|US20010027349 *||Aug 12, 1999||Oct 4, 2001||Robert Eady||Method and apparatus for controlling medical monitoring devices over the internet|
|US20010029321 *||Feb 26, 2001||Oct 11, 2001||Klemens Beetz||System for patient monitoring|
|US20010031998 *||Dec 18, 2000||Oct 18, 2001||Nelson Chester G.||Information network interrogation of an implanted device|
|US20020013517 *||May 18, 2001||Jan 31, 2002||West Kenneth G.||Patient monitoring system|
|US20020013518 *||May 18, 2001||Jan 31, 2002||West Kenneth G.||Patient monitoring system|
|US20020013538 *||Aug 10, 2001||Jan 31, 2002||David Teller||Method and apparatus for health signs monitoring|
|US20020013613 *||Jan 18, 2001||Jan 31, 2002||Markus Haller||System and method for remote programming of an implantable medical device|
|US20020013614 *||Jun 22, 2001||Jan 31, 2002||Thompson David L.||Network compatible RF wireless link for medical device data management|
|US20020016568 *||Jan 22, 2001||Feb 7, 2002||Lebel Ronald J.||Microprocessor controlled ambulatory medical apparatus with hand held communication device|
|US20020019584 *||May 18, 2001||Feb 14, 2002||Schulze Arthur E.||Wireless internet bio-telemetry monitoring system and interface|
|US20020019586 *||Aug 6, 2001||Feb 14, 2002||Eric Teller||Apparatus for monitoring health, wellness and fitness|
|US20020026122 *||Oct 10, 2001||Feb 28, 2002||Medtronic, Inc.||Medical device ECG marker for use in compressed data stream|
|US20020028988 *||Mar 13, 2001||Mar 7, 2002||Kabushiki Kaisha Toshiba||Wearable life support apparatus and method|
|US20020040234 *||Dec 7, 2001||Apr 4, 2002||Medtronic, Inc.||Apparatus and method for remote self-identification of components in medical device systems|
|US20020052539 *||Jan 18, 2001||May 2, 2002||Markus Haller||System and method for emergency communication between an implantable medical device and a remote computer system or health care provider|
|US20020065473 *||Nov 28, 2001||May 30, 2002||Medtronic, Inc.||Method and apparatus for discrimination atrial fibrillation using ventricular rate detection|
|US20020072785 *||Feb 7, 2002||Jun 13, 2002||Medtronic, Inc.||Apparatus and method for remote therapy and diagnosis in medical devices via interface systems|
|US20020082665 *||Jan 18, 2001||Jun 27, 2002||Medtronic, Inc.||System and method of communicating between an implantable medical device and a remote computer system or health care provider|
|US20020095196 *||Mar 5, 2002||Jul 18, 2002||Medtronic, Inc.||Apparatus and method for remote troubleshooting, maintenance and upgrade of implantable device systems|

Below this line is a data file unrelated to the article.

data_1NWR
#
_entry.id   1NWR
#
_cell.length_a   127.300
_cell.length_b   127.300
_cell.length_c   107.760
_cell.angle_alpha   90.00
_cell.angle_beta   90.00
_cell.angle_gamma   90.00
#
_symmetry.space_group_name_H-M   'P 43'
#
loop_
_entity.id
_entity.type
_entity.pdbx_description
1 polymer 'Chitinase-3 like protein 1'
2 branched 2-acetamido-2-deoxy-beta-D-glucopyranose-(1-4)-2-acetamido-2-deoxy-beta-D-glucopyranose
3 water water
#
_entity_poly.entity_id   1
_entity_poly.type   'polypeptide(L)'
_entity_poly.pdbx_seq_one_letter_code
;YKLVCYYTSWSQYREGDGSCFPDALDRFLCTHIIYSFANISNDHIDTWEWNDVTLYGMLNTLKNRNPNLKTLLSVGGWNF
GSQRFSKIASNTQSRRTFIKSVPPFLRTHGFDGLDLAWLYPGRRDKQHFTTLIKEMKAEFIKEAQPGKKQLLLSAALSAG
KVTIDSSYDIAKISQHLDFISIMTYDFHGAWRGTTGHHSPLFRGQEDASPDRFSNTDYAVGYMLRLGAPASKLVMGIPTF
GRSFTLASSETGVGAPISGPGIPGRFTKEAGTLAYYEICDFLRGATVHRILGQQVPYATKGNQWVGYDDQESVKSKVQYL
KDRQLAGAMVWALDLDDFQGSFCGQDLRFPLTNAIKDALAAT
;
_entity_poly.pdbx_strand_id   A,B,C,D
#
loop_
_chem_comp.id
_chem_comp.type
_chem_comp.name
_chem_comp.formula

|US20020103514 *||Dec 10, 2001||Aug 1, 2002||St. Jude Medical Ab||Communication system and method for communicating between an implanted medical device and another device|
|US20020111542 *||Apr 17, 2002||Aug 15, 2002||Medtronic, Inc.||Communications system for an implantable device and a drug dispenser|
|US20030144711 *||Jan 29, 2002||Jul 31, 2003||Neuropace, Inc.||Systems and methods for interacting with an implantable medical device|
|Citing Patent||Filing date||Publication date||Applicant||Title|
|US7060030||Jan 8, 2002||Jun 13, 2006||Cardiac Pacemakers, Inc.||Two-hop telemetry interface for medical device|
|US7396333 *||Aug 18, 2003||Jul 8, 2008||Cardiac Pacemakers, Inc.||Prediction of disordered breathing|
|US7433853 *||Jul 12, 2004||Oct 7, 2008||Cardiac Pacemakers, Inc.||Expert system for patient medical information analysis|
|US7551078||Nov 2, 2006||Jun 23, 2009||Ihc Intellectual Asset Management, Llc||Device alert system and method|
|US7664546||Sep 15, 2004||Feb 16, 2010||Cardiac Pacemakers, Inc.||Posture detection system and method|
|US7680537||Aug 18, 2003||Mar 16, 2010||Cardiac Pacemakers, Inc.||Therapy triggered by prediction of disordered breathing|
|US7720541||Aug 18, 2003||May 18, 2010||Cardiac Pacemakers, Inc.||Adaptive therapy for disordered breathing|
|US7747323||Jun 8, 2004||Jun 29, 2010||Cardiac Pacemakers, Inc.||Adaptive baroreflex stimulation therapy for disordered breathing|
|US7757690||Sep 13, 2004||Jul 20, 2010||Cardiac Pacemakers, Inc.||System and method for moderating a therapy delivered during sleep using physiologic data acquired during non-sleep|
|US7766842||Aug 6, 2007||Aug 3, 2010||Cardiac Pacemakers, Inc.||Detection of disordered breathing|
|US7787946||Sep 17, 2004||Aug 31, 2010||Cardiac Pacemakers, Inc.||Patient monitoring, diagnosis, and/or therapy systems and methods|
|US7843328||Nov 22, 2005||Nov 30, 2010||Covidien Ag||Medical device with selectable status monitoring modes|
|US7856276 *||May 9, 2003||Dec 21, 2010||Ela Medical S.A.S.||Remote support system for programming active implantable medical devices such as cardiac pacemakers, defibrillators, cardiovertors or multisite devices|
|US7887493||Sep 13, 2004||Feb 15, 2011||Cardiac Pacemakers, Inc.||Implantable device employing movement sensing for detecting sleep-related disorders|
|US7931600||Aug 21, 2009||Apr 26, 2011||Cardiac Pacemakers, Inc.||Apparatus and method for detecting lung sounds using an implanted device|
|US7938782 *||May 12, 2008||May 10, 2011||Cardiac Pacemakers, Inc.||Prediction of disordered breathing|
|US8031076||Nov 5, 2009||Oct 4, 2011||Cardiac Pacemakers, Inc.||Within-patient algorithm to predict heart failure decompensation|
|US8145590||Oct 3, 2008||Mar 27, 2012||Cardiac Pacemakers, Inc.||Expert system for patient medical information analysis|